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Kerala High Court sets aside Thalaserry district court order on will lost in its custody

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The Kerala High Court on Monday, while concluding a petition filed regarding the recovery of a will, misplaced by a District Court, dealt with the question, “What is the procedure to be followed by a Court when a case record goes missing?”

A single bench of Justice CS Dias has considered the aforesaid question after the petitioner herein has approached the High Court against the rejection order passed by the District Court wherein the court has rejected an application seeking a document in the custody of the said court.

As per facts of the case, the petitioner is a co-owner of the property comprised in Resurvey No.558 in Block No.3/10 in Kannur-1 Village, having an extent of 6.88 Ares, covered by Ext P3 basic tax receipt and Ext P4 possession certificate.

The property originally belonged to Andrew Rodger Lambie. The owner had by an unregistered Will dated 4.1.1961 bequeathed the property in favour of his wife herein as the respondent.

The respondent sold the property to the petitioner’s predecessors in interest. Ultimately, by document No.1685/1971, the property was assigned in favour of the Petitioner’s mother and other relatives. Now, the property has vested on the petitioner and his siblings, who are desirous of constructing a building in the property.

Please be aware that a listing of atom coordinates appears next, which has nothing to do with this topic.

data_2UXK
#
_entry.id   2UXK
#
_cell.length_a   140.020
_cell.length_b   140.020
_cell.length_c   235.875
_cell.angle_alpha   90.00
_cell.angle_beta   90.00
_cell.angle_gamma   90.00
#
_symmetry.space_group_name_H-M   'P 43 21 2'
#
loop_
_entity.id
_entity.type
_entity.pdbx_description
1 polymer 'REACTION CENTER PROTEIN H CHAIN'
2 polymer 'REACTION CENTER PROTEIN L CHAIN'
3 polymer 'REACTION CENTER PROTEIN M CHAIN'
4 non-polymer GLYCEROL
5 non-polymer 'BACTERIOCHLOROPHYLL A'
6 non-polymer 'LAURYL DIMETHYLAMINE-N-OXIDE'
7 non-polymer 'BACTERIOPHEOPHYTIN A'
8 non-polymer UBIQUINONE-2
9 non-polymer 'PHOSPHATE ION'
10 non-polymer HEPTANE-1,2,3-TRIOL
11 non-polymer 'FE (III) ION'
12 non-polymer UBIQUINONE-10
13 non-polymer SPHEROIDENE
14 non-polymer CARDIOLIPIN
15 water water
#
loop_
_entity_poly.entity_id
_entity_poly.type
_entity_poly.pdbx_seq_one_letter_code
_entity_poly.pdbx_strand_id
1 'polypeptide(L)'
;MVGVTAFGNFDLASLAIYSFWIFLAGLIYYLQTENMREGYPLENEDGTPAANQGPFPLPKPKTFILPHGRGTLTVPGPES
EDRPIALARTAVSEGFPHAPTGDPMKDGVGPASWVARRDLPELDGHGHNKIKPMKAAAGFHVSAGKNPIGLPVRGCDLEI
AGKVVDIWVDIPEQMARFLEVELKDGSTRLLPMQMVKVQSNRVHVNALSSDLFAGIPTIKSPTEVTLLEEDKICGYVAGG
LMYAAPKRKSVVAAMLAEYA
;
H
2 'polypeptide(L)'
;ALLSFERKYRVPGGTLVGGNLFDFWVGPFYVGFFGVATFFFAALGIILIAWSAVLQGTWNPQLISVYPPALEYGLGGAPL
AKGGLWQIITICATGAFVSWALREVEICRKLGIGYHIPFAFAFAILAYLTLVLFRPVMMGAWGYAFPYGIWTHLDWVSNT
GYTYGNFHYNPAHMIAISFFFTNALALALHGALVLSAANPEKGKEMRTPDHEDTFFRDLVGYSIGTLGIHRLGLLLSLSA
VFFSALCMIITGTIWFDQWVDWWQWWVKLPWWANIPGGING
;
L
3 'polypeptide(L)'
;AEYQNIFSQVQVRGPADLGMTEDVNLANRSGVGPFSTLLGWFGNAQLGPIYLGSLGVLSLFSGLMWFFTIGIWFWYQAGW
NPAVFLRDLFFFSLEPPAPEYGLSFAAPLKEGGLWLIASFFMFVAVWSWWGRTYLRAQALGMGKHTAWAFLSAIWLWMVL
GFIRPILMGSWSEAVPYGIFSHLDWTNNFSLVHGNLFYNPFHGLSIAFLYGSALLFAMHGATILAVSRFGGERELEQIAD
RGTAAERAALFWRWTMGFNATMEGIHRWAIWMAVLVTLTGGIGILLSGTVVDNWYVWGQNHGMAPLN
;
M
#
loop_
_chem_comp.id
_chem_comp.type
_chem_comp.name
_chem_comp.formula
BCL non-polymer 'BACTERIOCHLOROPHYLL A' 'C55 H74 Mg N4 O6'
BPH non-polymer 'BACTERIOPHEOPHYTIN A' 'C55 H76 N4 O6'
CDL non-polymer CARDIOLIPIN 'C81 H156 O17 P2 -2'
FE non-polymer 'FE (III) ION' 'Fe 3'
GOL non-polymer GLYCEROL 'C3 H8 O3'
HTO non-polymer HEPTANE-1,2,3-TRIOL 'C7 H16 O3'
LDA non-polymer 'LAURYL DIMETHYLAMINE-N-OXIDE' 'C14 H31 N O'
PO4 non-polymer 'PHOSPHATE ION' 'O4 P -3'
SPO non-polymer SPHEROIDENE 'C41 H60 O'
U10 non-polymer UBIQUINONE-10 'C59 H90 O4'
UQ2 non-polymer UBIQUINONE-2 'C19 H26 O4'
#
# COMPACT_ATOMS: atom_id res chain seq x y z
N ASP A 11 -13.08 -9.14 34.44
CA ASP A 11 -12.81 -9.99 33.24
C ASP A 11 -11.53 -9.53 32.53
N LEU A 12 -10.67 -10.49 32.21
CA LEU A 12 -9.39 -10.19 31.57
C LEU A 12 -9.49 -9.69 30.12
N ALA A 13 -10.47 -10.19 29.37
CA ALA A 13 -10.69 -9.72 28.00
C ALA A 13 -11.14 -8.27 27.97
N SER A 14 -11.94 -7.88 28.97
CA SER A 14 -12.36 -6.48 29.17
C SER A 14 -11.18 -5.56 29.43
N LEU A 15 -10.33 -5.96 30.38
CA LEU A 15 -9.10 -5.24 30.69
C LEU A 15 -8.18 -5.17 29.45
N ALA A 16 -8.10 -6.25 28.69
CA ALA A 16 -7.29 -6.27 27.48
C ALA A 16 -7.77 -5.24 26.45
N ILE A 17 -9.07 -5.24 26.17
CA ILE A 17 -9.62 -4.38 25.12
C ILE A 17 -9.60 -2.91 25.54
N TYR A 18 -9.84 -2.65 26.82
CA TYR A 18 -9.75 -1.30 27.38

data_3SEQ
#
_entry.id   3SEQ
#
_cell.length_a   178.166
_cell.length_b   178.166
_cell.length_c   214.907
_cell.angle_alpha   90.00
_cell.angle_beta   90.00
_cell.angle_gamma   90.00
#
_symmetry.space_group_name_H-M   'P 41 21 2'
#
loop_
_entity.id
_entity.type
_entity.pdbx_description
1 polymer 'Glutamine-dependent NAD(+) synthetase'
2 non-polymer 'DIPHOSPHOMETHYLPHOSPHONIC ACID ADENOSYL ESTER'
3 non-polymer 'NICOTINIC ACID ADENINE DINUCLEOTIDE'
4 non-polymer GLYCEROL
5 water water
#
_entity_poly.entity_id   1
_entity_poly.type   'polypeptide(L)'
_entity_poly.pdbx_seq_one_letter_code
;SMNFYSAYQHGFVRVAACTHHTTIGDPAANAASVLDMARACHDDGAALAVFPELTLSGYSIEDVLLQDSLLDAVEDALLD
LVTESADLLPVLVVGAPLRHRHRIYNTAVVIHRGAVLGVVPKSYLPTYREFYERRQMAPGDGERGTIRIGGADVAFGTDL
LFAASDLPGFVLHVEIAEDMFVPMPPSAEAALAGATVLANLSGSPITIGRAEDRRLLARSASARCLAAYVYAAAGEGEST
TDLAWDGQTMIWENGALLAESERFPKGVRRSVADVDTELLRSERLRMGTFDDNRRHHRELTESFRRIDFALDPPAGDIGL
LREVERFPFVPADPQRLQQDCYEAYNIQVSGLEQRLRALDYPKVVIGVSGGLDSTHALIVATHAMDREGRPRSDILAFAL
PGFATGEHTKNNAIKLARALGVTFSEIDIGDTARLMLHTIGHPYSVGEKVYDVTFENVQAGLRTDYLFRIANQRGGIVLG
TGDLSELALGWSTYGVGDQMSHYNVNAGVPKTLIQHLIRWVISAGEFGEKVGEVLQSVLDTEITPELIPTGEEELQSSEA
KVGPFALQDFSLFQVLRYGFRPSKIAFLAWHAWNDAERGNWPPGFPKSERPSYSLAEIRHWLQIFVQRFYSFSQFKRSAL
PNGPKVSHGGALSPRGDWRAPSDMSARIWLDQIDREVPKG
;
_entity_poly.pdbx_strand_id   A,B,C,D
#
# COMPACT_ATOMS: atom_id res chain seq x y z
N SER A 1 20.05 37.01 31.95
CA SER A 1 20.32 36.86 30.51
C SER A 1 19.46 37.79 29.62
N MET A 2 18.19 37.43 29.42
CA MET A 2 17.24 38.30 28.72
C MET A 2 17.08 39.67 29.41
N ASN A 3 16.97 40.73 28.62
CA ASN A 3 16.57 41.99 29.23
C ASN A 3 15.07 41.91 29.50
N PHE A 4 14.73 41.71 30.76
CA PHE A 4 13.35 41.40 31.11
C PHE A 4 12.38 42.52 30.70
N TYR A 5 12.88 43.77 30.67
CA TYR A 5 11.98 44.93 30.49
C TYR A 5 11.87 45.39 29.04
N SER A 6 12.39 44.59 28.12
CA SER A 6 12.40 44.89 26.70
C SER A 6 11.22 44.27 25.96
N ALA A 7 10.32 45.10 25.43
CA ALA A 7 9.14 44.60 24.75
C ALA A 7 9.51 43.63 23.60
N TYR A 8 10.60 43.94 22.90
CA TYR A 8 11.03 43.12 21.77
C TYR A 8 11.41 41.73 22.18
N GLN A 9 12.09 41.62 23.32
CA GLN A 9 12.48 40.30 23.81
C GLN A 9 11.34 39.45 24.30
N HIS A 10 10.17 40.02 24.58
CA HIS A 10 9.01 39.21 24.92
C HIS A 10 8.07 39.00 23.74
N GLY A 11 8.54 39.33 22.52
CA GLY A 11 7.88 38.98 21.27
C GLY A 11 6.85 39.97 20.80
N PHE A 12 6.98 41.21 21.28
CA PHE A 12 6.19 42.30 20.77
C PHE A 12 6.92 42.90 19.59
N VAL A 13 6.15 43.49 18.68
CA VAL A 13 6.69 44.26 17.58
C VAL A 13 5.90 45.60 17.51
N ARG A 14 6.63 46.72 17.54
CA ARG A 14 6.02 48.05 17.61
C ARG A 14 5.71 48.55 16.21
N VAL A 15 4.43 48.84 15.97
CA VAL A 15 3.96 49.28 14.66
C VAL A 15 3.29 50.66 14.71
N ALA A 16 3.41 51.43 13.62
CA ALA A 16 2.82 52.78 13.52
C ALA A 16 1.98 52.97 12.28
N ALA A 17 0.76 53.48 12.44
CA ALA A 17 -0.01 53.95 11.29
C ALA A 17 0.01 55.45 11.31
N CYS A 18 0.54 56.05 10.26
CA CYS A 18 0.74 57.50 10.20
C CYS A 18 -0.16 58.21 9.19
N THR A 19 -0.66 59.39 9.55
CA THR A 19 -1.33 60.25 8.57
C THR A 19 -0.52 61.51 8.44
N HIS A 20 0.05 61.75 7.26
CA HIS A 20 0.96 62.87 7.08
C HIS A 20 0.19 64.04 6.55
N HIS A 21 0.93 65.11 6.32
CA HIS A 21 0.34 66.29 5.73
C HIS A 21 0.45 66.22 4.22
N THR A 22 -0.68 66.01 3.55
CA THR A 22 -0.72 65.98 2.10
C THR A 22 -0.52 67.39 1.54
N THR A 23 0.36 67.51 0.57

They approached a bank for raising a loan, but the bank asked for a certified copy of the said Will. Accordingly, the petitioner and his siblings went before the District Judge and submitted an application for a certified copy of the will but unfortunately the Record Clerk has returned the Application with an comment that the will could not be traced.

During the proceedings of the High Court, the District Judge by his communication dated 24.11.2020 has informed the Court that the Record Clerk had searched for the will in the chest and almirah of the court but failed to trace the same. Therefore, it is not possible to issue a certified copy of the will.

The District Judge admitted before the High Court that the aforesaid reasoning was not stated in the rejection order. The communication of the District Judge also establishes that the Will was kept in a sealed cover in the safe custody of Sheristadar. Therefore, the Will has been misplaced or lost.

The Court made an observation that it was evident that the will was misplaced while in the keeping of the District Court.

Last year, the High Court had issued a detailed communication to all Subordinate Courts to handle situations where important case records were misplaced by the courts.

The Bench emphasised that the Record Clerk could have informed the District Judge about the missing document, after which a proper search should have been initiated. The Record Clerk had no authority to return the application.

If the document was still not found, the High Court was to be intimated as a last resort for the reconstruction of records.

Also Read: Supreme Court defers plea of 94-year-old woman seeking to declare 1975 Emergency as unconstitutional

The Court, therefore, set aside the rejection order passed by the District Court by allowing the petition on the ground that it is against the guidelines issued by the High Court.

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